Jim Hawhee began serving with APNEP in 2010 and supports its environmental policy, communications, and government and community affairs efforts. A Tar Heel alumnus, Jim completed his advanced studies at the University of Hawaii (zoology) and the University of Georgia (law). He is a member of the North Carolina State Bar.
As the North Carolina field representative for APNEP, Jimmy’s responsibilities include the implementation of the Coastal Habitat Protection Plan, or CHPP, and the recommendations it contains. He also works with the APNEP Advisory Committees and represents the program on various committees in the APNEP region. Jimmy works closely with several regulatory agencies in the state and their respective commissions to help implement the goals of the Albemarle-Pamlico National Estuary Partnership. In 1981, Jimmy graduated from N.C. State University with a bachelor of science degree in Agricultural Engineering. After working for Cargill for 3½ years, Jimmy and his wife returned to North Carolina to run a family-owned blue crab processing plant. For the next 15 years, they operated and owned Washington Crab Co., Inc. During those 15 years, Jimmy was active in many industry groups in the state and nation. From 1997 to 2004, he served as chairman of the N.C. Marine Fisheries Commission. During Jimmy’s tenure as chairman of the Marine Fisheries Commission, the CHPP was written and adopted.
Marygrace Knight is the APNEP team's newest member. She recently graduated from North Carolina State University with a B.S. in Natural Resources with a Marine and Coastal concentration and minor in Meteorology. She has spent the past two summers in the Outer Banks taking classes and doing research at the Coastal Studies Institute in Wanchese, NC. She worked with The Nature Conservancy as part of her research project to analyze artificial oyster reefs in the Alligator River National Wildlife Refuge in Pamlico Sound, NC for their effectiveness in mitigating shoreline erosion and decreasing wave height.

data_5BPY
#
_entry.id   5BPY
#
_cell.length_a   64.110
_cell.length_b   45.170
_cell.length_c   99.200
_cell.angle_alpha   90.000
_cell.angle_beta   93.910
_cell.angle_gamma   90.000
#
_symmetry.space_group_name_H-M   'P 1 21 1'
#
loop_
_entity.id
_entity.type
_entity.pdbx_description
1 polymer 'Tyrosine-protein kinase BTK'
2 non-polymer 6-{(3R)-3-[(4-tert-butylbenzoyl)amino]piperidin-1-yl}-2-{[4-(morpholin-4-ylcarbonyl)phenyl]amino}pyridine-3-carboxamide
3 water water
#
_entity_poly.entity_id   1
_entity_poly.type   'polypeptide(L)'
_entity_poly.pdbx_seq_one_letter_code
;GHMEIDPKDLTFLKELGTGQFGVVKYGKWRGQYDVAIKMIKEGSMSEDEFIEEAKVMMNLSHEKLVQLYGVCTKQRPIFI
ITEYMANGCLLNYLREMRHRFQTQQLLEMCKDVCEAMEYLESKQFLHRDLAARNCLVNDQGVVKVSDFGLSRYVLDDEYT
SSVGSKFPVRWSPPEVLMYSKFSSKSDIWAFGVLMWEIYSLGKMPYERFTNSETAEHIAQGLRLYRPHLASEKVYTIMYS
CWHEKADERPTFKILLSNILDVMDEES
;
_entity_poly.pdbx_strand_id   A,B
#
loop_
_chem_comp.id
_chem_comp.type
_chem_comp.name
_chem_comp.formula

Chad Smith, M.S.
Mr. Chad Smith serves as the coordinator for the APNEP Citizens’ Monitoring Network. His job is to recruit and train private citizens in water quality testing and aquatic ecology. Chad contributes to public outreach by speaking to museum summer camps, neighborhood associations, schools and university student organizations. He also designed and maintains the Citizens’ Monitoring Network Web site. His office is in the Institute for Coastal Science and Policy Department on East Carolina University’s campus in Greenville. Chad received his bachelor of science in 2002 and master of science degree in Biology in 2006 from East Carolina University. In 2005, he received the Martha N. Jones Scholarship from the East Carolina University Department of Biology, which is given to those with interest and commitment to a career in ecology. His thesis research, which was partially funded by the U.S. Fish and Wildlife Service, focused on habitat use and the potential impacts of physical obstructions (dams, highway culverts, etc.) on anadromous fishes in the lower Tar River in North Carolina. Chad is also an active member in the American Fisheries Society, or AFS, which is a nationally-based professional society for fisheries scientists. He has presented his thesis research at several AFS conferences, including the 2005 National Meeting in Anchorage, Alaska. He also served as president for the ECU Student Subunit of AFS for the 2004-05 academic year. Aside from APNEP, Chad serves as an adjunct faculty member for Shaw University, where he teaches weekend courses in general biology and physical science.